Who is running the U.S. Army’s PR operation? Seriously.
Once again, as Russian troops menace Ukraine on one side of the world, and Chinese fighter jets torment Taiwan on the other, what was once considered the most formidable fighting force in the world is quoting half-baked slogans from pop singers and promoting the martial prowess of women soldiers.
The Army’s latest snafu involved a tweet issued on the Army’s official Twitter account on Saturday evening.
“Being brave means knowing that when you fail, you don’t fail forever,” said the tweet, quoting pop singer Lana Del Rey. A photo accompanying the tweet showed a determined-looking female soldier with braided blond hair crawling through sand beneath barbed wire.
Conservative Twitter users immediately noted the absurdity of the social media message.
“Please God, don’t let China see this tweet,” said journalist Ryan James Gidursky.
“Our Army is doomed if a Lana Del Rey lyric is supposed to bring in recruits,” added Seattle talk-radio host Jason Rantz.
“George Patton then, Lana Del Rey now. We’re going to get our ass kicked,” chipped in Buzz Patterson, a retired U.S. Air Force combat pilot and now author.
“We’re gonna lose a major war,” said commentator Jesse Kelly.
“You couldn’t think of ANYone else to quote,” noted journalist Allie Beth Stuckey.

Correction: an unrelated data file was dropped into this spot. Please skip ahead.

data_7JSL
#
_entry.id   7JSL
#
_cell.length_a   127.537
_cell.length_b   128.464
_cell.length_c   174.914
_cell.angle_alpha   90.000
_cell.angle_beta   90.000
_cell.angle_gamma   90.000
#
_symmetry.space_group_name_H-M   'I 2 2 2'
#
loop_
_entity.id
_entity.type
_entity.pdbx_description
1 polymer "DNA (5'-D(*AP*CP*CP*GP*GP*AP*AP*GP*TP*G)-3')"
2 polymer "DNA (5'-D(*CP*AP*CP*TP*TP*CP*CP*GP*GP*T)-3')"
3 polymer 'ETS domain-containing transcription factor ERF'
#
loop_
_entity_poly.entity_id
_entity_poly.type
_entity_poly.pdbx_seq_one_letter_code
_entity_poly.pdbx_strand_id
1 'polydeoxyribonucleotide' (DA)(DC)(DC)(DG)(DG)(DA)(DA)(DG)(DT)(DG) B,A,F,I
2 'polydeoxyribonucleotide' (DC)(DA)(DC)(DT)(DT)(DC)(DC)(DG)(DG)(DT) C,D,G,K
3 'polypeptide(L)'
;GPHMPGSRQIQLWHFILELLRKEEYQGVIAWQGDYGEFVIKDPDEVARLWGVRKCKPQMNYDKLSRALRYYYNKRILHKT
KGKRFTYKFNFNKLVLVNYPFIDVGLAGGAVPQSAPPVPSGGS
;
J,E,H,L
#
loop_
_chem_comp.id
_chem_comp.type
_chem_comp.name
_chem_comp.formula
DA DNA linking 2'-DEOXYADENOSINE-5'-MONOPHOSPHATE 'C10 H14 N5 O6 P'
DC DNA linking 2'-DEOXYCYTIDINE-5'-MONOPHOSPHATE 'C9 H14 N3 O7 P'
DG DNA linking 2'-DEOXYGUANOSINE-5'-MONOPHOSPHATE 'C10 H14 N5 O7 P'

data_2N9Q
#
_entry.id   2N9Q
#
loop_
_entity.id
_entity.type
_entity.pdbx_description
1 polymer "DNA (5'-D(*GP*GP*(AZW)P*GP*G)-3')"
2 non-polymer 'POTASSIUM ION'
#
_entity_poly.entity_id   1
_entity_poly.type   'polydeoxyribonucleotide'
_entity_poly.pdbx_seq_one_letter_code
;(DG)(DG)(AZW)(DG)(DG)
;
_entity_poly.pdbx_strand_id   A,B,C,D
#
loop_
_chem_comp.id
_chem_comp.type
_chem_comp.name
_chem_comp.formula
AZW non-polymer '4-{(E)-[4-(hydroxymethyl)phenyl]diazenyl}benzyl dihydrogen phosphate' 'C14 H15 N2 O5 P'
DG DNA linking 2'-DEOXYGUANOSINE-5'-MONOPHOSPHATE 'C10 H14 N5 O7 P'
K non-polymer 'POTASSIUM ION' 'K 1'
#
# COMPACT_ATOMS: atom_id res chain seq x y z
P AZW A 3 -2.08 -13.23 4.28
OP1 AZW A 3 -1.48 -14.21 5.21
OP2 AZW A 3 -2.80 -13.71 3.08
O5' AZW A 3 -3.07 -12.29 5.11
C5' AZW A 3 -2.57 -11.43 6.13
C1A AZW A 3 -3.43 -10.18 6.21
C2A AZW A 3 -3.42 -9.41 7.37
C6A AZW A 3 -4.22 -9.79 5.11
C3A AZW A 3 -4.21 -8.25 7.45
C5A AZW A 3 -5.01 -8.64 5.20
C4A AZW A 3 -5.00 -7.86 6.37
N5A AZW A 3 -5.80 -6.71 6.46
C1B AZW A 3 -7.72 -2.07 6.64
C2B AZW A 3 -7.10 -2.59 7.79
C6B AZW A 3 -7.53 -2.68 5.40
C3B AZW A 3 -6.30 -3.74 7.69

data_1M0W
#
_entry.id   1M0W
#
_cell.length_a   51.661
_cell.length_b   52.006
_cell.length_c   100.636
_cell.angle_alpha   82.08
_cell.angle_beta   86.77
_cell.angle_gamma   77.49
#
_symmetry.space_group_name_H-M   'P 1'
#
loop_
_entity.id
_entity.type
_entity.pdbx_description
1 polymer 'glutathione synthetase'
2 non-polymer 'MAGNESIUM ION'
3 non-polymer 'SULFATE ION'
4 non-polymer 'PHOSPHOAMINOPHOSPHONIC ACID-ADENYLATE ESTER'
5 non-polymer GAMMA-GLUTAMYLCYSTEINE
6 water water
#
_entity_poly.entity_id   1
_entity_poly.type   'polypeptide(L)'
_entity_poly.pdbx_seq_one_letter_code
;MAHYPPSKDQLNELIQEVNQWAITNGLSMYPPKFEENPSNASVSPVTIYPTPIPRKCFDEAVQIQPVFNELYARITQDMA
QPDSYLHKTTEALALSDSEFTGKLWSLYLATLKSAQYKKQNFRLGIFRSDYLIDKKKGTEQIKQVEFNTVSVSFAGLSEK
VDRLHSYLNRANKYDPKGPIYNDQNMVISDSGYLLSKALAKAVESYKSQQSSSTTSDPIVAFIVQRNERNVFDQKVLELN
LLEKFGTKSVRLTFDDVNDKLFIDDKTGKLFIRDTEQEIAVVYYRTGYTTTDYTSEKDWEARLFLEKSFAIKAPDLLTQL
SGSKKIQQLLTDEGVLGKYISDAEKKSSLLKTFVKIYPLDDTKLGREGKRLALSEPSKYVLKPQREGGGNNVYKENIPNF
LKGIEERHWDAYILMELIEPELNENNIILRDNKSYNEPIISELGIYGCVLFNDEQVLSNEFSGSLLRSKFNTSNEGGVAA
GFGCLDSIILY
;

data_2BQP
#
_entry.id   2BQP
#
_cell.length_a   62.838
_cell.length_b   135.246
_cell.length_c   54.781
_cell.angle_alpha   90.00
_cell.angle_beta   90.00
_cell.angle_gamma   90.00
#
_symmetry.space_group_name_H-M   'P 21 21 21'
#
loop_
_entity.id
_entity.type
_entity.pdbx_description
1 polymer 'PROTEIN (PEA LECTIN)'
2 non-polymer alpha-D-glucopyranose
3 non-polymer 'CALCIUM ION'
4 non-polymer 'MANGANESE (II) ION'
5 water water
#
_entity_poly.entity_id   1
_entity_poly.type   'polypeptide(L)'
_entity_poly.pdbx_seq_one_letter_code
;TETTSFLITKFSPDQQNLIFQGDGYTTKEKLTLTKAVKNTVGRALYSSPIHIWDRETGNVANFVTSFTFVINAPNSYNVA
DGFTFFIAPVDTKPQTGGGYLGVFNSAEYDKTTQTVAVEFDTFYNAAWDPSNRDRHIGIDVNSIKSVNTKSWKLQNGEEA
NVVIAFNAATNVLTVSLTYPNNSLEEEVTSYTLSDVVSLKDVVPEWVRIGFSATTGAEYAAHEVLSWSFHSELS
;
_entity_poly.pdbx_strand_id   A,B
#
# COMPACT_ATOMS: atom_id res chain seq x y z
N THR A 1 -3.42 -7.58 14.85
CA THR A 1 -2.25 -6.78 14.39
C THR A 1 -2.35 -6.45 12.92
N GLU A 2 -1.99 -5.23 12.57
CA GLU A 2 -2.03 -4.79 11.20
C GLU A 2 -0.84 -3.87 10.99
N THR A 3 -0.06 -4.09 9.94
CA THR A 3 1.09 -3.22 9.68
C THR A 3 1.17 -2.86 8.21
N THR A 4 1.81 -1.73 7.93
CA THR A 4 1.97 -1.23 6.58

“China inspires its soldiers with Sun Tzu. America looks to millennial singer Lana Del Ray, who inspires bravery & tenacity with songs such as ‘Video Games’ and ‘Queen of the Gas Station,’” tweeted Bryan Dean Wright, a former CIA officer.
This is just another embarrassment for the Army on the social media stage.
Just last week, a video circulated on Tik Tok of 11 women soldiers in their black physical training uniforms doing a dance routine to the Beyonce song “Freakum Dress.”
Some dismissed criticism of the video, saying it was light-hearted fun. But many were concerned, again, with the image the Army projects to the world – especially since it was done on a platform owned by the Chinese government, and which the federal government banned for use in 2019 because it was a cyber security threat.
Then recall last May, when the Army released a series of recruiting commercials through a campaign dubbed “The Calling.”
As The Free Press reported, one of the animated spots was widely mocked because it featured Cpl. Emma Malonelord, a California woman whose parents were lesbians and who shared her tale of a childhood that included marching in gay pride parades to “defend freedom.”
The Army eventually closed social media comments to the ad because of the derision.
At the same time, someone paired that commercial with a Russian army recruiting video that showed brawny men doing push-ups shirtless, loading automatic weapons and sniper rifles, and parachuting from an airplane.
At the time, Republican Sen. Ted Cruz of Texas expressed the concerns of many:
“Holy crap,” Cruz tweeted. “Perhaps a woke, emasculated military is not the best idea.”
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